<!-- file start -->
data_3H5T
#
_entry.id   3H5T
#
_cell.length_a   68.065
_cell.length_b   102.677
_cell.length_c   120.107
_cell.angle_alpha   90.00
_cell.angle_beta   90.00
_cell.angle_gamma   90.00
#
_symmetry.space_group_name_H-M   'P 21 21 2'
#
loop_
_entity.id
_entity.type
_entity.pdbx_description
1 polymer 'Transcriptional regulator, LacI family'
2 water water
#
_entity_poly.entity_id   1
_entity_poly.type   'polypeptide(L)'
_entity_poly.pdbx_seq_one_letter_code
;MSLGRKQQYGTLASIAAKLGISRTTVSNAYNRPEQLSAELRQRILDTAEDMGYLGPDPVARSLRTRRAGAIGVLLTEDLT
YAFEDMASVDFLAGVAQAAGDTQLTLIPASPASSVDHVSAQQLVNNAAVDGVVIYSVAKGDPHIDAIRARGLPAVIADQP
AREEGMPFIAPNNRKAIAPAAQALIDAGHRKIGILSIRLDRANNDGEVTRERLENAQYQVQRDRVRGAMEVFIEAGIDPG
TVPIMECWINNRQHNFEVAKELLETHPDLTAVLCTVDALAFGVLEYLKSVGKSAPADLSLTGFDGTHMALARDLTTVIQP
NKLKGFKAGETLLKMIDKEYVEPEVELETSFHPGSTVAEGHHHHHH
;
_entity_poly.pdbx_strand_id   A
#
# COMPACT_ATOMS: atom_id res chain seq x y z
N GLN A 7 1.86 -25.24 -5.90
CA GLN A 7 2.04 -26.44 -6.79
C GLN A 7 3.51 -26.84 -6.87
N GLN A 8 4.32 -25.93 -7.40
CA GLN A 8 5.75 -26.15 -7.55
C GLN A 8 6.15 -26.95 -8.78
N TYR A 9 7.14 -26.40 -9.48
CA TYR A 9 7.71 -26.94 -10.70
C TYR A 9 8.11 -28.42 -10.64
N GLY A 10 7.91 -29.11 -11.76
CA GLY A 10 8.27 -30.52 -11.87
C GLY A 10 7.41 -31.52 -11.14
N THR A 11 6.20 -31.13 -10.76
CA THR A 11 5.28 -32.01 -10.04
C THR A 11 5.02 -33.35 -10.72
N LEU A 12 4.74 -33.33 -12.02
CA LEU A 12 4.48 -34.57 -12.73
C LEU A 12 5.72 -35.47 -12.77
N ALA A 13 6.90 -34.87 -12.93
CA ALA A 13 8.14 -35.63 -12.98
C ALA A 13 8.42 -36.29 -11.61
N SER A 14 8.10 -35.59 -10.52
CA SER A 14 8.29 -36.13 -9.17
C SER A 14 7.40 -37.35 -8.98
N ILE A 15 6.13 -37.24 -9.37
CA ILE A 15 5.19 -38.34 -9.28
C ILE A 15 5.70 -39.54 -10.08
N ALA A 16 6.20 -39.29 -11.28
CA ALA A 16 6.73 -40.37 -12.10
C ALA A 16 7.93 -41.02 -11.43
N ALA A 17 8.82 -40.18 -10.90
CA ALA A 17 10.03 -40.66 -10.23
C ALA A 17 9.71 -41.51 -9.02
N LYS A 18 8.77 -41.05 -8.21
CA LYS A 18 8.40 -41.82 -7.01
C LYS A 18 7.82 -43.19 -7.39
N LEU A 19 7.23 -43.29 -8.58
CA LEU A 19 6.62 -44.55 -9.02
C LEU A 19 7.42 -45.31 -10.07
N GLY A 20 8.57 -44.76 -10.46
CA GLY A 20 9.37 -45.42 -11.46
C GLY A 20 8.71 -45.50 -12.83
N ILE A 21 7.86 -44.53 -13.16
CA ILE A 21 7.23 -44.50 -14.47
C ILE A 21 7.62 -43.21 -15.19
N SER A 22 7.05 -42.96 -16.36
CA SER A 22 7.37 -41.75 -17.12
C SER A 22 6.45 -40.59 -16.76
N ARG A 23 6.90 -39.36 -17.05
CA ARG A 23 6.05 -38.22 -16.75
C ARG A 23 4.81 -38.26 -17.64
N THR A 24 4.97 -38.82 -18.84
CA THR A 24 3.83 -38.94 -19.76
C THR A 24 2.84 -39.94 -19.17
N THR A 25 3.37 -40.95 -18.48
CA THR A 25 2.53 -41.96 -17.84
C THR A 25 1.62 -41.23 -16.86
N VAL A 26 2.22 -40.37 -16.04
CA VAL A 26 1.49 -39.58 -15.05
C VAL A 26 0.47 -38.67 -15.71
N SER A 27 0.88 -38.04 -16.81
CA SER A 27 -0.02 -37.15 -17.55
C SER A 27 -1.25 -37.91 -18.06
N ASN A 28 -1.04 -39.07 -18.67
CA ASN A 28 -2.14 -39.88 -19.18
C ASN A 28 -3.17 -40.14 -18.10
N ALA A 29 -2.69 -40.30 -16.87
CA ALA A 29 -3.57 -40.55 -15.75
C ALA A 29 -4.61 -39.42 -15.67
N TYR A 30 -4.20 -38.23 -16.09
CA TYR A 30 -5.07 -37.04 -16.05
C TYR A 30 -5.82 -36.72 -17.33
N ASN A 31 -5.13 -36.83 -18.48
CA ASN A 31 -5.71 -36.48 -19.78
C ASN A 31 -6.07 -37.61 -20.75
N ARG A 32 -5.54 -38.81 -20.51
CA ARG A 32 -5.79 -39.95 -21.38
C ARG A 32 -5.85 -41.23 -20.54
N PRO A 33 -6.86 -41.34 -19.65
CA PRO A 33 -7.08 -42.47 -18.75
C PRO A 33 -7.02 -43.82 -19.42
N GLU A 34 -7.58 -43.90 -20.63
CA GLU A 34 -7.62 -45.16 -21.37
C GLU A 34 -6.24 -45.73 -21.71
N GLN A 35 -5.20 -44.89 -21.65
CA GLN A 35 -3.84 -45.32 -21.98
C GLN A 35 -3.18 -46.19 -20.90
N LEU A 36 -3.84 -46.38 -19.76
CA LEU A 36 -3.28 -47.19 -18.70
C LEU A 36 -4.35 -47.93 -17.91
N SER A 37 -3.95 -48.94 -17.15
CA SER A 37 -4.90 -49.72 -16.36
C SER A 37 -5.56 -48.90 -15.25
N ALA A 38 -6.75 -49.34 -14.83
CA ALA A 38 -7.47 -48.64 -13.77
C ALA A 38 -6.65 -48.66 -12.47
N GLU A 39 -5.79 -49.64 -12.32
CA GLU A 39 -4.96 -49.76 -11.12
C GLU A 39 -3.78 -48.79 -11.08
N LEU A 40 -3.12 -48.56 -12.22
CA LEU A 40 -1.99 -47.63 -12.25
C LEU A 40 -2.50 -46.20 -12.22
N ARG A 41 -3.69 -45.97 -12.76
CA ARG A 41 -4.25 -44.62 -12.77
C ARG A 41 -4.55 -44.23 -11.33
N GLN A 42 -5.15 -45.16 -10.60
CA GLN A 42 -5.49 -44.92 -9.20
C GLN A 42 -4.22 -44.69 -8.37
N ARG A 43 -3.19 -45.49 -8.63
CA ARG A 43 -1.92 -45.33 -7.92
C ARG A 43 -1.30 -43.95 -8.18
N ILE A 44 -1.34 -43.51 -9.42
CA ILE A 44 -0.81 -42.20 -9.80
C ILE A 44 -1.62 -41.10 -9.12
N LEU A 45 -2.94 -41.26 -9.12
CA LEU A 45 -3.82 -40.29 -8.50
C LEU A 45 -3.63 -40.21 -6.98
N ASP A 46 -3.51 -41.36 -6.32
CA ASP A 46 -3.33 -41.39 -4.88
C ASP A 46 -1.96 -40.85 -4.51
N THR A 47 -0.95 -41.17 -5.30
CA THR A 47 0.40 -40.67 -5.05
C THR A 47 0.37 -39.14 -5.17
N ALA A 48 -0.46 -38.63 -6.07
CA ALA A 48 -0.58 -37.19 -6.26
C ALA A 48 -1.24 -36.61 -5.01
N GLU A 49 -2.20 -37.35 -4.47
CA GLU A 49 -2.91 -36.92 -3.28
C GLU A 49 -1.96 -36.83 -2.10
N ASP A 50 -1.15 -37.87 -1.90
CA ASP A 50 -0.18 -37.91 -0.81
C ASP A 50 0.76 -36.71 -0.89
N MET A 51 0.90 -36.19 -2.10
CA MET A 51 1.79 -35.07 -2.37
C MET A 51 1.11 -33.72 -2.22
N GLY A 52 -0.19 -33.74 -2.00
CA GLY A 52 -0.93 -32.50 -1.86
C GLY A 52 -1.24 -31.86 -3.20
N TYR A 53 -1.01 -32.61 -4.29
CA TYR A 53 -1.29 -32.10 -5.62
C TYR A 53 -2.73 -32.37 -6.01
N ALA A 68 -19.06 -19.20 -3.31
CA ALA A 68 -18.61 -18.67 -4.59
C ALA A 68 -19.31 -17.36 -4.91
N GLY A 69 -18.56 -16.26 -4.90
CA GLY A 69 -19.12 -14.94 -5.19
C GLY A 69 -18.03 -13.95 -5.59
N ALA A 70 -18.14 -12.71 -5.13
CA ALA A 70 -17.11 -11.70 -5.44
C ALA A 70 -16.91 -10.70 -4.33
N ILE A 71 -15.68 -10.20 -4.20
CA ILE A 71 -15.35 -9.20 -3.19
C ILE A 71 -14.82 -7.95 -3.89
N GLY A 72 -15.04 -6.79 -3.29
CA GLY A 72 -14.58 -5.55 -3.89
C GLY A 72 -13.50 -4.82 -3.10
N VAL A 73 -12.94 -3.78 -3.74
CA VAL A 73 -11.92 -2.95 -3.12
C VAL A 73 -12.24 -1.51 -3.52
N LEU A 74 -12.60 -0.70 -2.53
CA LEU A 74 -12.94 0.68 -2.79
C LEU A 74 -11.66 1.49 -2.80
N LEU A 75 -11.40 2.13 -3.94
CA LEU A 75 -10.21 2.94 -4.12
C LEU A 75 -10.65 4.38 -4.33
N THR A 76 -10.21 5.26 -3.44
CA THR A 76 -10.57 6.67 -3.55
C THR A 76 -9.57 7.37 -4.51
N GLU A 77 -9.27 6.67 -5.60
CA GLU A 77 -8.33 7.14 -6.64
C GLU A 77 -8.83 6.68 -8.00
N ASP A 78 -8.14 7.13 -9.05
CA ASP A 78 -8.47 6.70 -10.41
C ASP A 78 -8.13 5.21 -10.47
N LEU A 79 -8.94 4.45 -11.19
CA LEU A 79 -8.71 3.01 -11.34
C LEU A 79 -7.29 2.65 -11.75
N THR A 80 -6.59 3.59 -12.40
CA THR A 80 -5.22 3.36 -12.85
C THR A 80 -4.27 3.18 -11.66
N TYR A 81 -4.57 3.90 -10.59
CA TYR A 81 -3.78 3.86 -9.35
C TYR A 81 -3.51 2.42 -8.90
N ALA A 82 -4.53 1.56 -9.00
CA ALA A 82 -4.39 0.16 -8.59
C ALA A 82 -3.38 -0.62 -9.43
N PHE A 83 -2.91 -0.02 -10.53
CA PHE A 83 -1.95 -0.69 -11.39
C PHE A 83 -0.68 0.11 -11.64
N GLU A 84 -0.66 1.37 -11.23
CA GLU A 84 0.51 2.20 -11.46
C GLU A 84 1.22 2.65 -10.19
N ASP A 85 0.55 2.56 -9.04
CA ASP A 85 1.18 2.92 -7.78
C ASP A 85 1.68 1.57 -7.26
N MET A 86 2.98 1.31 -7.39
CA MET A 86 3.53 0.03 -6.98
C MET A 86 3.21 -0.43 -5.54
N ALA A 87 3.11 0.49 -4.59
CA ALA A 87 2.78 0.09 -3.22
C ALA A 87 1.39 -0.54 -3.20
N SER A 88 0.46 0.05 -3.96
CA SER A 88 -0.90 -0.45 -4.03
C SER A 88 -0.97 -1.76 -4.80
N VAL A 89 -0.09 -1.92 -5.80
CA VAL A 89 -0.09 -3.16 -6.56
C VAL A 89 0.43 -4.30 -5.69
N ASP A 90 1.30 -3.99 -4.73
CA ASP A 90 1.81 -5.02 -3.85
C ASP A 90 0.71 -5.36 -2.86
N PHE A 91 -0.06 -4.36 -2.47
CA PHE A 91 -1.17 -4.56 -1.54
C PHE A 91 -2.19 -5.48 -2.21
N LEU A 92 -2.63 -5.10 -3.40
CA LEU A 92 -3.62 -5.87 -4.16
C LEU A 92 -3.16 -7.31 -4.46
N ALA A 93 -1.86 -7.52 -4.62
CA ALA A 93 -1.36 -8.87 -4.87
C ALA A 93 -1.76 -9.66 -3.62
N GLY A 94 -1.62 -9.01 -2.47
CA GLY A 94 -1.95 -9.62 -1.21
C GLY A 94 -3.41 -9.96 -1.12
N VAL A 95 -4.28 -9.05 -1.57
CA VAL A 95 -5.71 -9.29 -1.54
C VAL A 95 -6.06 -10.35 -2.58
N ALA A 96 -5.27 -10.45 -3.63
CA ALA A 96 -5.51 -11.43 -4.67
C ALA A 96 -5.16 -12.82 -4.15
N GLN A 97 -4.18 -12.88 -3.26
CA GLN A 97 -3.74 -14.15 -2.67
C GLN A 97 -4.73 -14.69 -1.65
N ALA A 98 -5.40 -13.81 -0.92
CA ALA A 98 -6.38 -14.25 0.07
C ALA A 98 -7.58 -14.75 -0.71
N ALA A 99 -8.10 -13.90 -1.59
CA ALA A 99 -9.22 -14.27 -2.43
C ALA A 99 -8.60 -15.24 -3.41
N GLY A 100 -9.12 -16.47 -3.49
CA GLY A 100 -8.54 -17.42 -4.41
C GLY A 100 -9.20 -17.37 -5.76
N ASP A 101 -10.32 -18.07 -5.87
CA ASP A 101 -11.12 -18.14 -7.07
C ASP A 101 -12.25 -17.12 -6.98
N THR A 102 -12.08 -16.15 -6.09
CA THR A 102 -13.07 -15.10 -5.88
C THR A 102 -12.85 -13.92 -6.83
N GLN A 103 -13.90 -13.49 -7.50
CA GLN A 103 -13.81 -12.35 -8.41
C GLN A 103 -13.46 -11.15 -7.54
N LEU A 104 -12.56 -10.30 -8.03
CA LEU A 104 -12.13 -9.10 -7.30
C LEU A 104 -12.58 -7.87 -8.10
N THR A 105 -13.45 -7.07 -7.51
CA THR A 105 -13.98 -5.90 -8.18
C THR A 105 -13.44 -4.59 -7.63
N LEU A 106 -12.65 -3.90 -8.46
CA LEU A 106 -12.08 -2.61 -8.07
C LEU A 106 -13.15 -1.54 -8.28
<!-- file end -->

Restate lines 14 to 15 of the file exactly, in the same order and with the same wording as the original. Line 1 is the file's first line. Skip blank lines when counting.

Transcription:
loop_
_entity.id